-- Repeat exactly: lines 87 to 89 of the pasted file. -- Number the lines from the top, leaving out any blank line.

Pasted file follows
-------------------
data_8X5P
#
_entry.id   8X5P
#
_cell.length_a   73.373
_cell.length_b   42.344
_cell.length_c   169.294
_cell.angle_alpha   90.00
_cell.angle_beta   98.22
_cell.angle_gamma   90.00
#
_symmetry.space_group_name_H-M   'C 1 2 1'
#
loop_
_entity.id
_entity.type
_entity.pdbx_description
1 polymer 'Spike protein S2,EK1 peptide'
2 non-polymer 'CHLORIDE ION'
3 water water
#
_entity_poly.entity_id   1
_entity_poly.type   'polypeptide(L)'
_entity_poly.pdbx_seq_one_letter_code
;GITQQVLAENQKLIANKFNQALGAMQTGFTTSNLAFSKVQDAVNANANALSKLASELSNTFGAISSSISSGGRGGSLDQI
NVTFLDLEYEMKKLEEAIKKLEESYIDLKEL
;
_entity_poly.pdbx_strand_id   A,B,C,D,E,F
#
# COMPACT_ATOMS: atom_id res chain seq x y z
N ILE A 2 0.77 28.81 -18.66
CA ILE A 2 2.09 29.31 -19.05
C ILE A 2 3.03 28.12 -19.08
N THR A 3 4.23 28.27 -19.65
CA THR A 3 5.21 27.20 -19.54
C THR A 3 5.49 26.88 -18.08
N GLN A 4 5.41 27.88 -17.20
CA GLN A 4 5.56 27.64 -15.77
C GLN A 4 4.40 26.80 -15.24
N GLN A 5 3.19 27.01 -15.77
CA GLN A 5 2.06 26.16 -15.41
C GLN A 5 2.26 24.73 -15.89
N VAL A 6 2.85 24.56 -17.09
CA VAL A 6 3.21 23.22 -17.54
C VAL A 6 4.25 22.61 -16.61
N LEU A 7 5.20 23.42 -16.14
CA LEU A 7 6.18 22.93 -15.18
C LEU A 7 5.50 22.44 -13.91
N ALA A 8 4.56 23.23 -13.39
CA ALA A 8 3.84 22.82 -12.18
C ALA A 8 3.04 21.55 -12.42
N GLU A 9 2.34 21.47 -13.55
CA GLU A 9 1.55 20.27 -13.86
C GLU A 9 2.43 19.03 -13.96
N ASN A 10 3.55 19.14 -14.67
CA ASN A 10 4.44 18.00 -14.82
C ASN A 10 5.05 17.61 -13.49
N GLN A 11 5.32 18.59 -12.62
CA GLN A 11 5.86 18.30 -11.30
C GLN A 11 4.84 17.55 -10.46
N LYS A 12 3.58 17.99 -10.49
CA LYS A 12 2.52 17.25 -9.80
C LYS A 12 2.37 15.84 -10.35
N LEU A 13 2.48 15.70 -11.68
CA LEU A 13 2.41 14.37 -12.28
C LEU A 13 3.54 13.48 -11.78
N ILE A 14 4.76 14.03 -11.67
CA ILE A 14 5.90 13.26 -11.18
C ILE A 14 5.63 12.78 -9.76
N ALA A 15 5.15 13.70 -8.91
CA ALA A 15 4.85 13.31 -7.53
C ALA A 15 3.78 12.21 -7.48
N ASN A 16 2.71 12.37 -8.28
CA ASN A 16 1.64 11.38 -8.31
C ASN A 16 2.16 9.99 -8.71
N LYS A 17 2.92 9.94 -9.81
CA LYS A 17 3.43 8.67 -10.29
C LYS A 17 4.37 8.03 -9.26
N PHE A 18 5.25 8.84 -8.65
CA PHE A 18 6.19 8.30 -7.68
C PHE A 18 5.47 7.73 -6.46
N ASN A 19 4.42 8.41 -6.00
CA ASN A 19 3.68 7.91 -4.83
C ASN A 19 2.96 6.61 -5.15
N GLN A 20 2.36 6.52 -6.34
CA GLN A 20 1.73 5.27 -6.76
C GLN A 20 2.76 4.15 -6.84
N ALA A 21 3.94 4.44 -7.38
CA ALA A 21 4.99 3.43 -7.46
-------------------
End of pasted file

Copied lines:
C GLN A 20 2.76 4.15 -6.84
N ALA A 21 3.94 4.44 -7.38
CA ALA A 21 4.99 3.43 -7.46